Russian Commander Issues Ultimatum
Ultimatum Reported By Reuters via Telegraph
The following information was posted on telegraph.co.uk this morning:
There are a lot of moving parts to any geopolitical crisis, and thus, things can change quickly and dramatically. Therefore, it is important that we remain flexible and make decisions based on hard evidence, rather than fear.
ECB Has Key Meeting This Week
While the events in Ukraine will grab most of the headlines this week, the ECB has a get-together scheduled. As we outlined on December 4, central bankers are terrified of deflation. From MarketWatch:
A prolonged period of low inflation in the euro zone may derail the currency area's fragile economic recovery and must be fought with additional monetary stimulus, International Monetary Fund chief Christine Lagarde said Monday. Lagarde, who was speaking at a conference in Bilbao, northern Spain, said that while the European Central Bank already has taken a number of strong measures to help the euro area, "even further accommodative policies and targeted measures are needed to address low, below-target inflation and achieve lasting growth and jobs." Annual inflation in the euro zone was 0.8% in February, according to European statistics office Eurostat, well below the ECB's target of just below 2%. The ECB will meet Thursday to decide on interest rates for the area.
Buffet: Best Days Lie Ahead
While it is nearly impossible for individual investors to gather scuttlebutt in the same manner Warren Buffet does, the markets understandably take note when the Oracle of Omaha offers his opinion on the state of the economy. From MarketWatch:
Though we invest abroad as well, the mother lode of opportunity resides in America," Mr. Buffett wrote in his annual letter to shareholders, released Saturday along with Berkshire's fourth-quarter and annual report. The "dynamism embedded in our market economy will continue to work its magic," Buffett wrote. "America's best days lie ahead."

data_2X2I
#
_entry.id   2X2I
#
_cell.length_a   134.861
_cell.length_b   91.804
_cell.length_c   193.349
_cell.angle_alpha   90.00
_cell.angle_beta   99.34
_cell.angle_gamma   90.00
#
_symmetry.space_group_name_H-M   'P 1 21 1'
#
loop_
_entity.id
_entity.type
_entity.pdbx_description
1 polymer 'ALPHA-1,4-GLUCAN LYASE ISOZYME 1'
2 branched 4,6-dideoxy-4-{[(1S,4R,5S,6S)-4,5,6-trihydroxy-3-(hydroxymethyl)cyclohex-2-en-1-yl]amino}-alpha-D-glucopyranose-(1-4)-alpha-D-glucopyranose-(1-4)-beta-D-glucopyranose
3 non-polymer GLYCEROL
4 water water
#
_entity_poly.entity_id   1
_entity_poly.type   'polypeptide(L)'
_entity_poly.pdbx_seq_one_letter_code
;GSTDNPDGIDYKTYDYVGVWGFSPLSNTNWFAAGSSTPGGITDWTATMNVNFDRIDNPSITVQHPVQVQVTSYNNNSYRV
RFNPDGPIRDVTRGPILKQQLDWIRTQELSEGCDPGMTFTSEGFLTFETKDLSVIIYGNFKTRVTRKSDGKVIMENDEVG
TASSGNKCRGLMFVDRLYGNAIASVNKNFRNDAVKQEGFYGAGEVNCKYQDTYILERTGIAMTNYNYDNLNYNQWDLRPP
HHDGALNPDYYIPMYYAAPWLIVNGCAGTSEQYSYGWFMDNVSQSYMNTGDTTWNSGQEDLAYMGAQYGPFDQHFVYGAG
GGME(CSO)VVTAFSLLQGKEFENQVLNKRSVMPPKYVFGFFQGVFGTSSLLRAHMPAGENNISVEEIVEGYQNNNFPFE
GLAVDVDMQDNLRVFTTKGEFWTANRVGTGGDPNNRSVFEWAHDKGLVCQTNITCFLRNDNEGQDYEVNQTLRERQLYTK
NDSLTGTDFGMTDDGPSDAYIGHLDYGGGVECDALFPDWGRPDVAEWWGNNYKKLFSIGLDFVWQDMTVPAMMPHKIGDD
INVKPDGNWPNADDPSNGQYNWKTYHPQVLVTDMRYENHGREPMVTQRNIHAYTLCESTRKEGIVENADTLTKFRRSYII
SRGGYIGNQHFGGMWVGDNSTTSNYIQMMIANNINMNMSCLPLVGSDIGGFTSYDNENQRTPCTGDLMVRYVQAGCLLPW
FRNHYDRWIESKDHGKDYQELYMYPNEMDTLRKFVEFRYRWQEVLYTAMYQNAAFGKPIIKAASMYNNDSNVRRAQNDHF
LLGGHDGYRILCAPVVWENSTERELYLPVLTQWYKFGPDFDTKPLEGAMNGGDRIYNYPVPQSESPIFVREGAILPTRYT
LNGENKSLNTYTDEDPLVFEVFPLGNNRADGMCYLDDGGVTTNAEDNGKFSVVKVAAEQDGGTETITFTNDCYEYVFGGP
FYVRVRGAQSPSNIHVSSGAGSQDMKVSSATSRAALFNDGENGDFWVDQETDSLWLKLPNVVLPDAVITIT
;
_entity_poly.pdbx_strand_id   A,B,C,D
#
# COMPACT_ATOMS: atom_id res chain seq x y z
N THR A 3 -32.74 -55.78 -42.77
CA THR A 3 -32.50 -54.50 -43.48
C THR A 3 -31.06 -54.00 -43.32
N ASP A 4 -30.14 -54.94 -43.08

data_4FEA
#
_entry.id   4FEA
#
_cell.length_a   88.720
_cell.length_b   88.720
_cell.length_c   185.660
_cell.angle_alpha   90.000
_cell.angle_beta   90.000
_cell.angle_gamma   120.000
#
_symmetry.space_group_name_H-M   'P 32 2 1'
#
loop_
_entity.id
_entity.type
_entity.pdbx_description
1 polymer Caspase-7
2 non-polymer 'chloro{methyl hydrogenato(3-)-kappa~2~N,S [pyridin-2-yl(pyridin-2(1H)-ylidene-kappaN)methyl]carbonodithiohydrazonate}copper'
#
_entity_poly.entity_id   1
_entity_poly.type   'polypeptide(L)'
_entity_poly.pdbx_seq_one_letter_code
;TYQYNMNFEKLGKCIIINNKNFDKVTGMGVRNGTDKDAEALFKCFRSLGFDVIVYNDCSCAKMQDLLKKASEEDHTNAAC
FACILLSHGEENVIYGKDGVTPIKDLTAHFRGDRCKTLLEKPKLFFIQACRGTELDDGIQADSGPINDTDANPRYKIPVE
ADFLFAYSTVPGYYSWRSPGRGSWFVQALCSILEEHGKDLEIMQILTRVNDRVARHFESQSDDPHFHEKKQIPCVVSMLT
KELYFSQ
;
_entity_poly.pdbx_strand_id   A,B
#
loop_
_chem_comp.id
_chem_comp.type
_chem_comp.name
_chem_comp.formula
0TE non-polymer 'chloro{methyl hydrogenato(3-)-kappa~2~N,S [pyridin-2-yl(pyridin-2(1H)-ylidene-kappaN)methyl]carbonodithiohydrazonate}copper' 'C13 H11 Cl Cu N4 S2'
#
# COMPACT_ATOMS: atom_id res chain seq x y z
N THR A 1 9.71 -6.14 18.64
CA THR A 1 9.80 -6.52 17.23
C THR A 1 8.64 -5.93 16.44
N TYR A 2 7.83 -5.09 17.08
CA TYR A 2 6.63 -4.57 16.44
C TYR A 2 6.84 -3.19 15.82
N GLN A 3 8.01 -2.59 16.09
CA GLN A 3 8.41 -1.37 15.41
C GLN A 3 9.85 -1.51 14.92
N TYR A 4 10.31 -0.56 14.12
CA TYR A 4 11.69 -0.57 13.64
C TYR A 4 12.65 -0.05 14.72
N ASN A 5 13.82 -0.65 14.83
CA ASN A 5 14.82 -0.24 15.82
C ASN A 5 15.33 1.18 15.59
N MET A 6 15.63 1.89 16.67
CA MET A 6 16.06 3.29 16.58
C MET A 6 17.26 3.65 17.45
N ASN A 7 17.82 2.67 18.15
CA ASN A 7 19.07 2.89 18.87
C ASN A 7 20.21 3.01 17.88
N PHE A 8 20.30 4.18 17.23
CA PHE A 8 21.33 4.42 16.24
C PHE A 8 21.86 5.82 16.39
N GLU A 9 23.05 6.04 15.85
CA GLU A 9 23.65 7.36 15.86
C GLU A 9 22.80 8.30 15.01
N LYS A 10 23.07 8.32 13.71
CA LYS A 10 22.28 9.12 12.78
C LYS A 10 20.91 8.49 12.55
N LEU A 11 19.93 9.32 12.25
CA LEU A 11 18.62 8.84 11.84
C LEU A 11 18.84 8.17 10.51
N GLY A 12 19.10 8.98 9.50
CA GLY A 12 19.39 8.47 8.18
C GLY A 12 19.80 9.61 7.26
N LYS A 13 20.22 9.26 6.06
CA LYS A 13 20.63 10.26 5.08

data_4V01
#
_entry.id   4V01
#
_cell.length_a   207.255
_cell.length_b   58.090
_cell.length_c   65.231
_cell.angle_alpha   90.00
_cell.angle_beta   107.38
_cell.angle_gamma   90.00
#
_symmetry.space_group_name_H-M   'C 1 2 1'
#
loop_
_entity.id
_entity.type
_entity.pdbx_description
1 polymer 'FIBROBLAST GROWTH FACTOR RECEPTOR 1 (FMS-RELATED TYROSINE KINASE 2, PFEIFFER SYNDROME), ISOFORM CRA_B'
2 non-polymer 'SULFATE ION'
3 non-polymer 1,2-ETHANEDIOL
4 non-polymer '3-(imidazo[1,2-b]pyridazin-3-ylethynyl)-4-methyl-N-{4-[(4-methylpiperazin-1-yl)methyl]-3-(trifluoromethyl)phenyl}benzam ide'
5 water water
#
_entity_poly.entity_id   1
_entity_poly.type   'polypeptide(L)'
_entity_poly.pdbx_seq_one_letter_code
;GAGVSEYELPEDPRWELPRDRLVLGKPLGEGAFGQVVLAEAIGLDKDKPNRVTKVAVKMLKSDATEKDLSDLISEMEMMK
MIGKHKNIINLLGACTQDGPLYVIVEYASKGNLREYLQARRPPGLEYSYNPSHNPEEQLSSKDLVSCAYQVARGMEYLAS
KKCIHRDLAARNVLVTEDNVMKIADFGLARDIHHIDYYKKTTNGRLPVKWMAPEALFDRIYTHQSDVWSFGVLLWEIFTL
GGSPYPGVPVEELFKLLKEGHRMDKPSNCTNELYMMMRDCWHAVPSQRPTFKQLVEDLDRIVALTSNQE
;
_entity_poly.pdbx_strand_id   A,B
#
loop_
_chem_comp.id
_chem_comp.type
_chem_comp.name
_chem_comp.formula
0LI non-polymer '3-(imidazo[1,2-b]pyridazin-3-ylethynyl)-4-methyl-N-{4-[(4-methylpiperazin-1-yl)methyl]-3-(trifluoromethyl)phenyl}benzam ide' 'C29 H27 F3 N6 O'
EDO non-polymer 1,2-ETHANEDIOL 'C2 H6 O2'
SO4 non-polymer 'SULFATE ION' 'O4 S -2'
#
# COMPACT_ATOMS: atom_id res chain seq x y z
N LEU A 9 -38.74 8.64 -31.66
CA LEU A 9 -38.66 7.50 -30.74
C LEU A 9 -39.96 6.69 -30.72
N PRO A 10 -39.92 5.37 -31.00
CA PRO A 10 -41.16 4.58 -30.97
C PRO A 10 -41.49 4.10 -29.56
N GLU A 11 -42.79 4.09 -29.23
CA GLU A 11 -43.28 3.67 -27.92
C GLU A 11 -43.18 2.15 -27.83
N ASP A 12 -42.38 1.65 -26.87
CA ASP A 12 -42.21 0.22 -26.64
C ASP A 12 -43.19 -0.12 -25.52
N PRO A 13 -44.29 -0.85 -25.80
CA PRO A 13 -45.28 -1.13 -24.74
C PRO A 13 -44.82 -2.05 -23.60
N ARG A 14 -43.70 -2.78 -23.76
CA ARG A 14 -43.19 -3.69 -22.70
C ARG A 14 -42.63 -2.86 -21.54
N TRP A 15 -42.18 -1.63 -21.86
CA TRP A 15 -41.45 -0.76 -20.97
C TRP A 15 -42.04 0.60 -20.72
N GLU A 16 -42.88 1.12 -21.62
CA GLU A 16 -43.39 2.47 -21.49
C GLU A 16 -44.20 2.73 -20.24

Investment Implications - Watching Geopolitical Developments
As regular readers know, our personal opinion regarding the conflict in Ukraine is of little value from an investment perspective. However, the aggregate response to geopolitical developments this week is very important. The tweet below sums up our approach:
Our market model relies heavily on weekly outcomes. Therefore, the look of weekly charts on Monday is not nearly as significant as how they look on Thursday or Friday. Our rules do allow for incremental allocation adjustments during the week, which means we are open to reducing risk if the observable evidence calls for it. The glass half empty Monday is our U.S. stocks (SPY) and technology stocks (QQQ) were having a difficult session. The glass half full perspective looks at gains in our bonds (TLT) and gold-related position (GDX). TLT was up 0.67% midday and GDX had tacked on 2.47%. The S&P 500 chart below shows some areas where buyers may become interested if the situation in Ukraine continues to spook the markets.
As covered in detail March 1, the weight of the evidence continued to support the bullish case as of the close on Friday, February 28. Just as we needed to see hard evidence of a bearish turn before overreacting to the 1929 parallel, it is important that we stick to our discipline during times of increasing fear and uncertainty. If the Ukrainian situation flips the markets to a risk-off stance, observable shifts will begin to appear.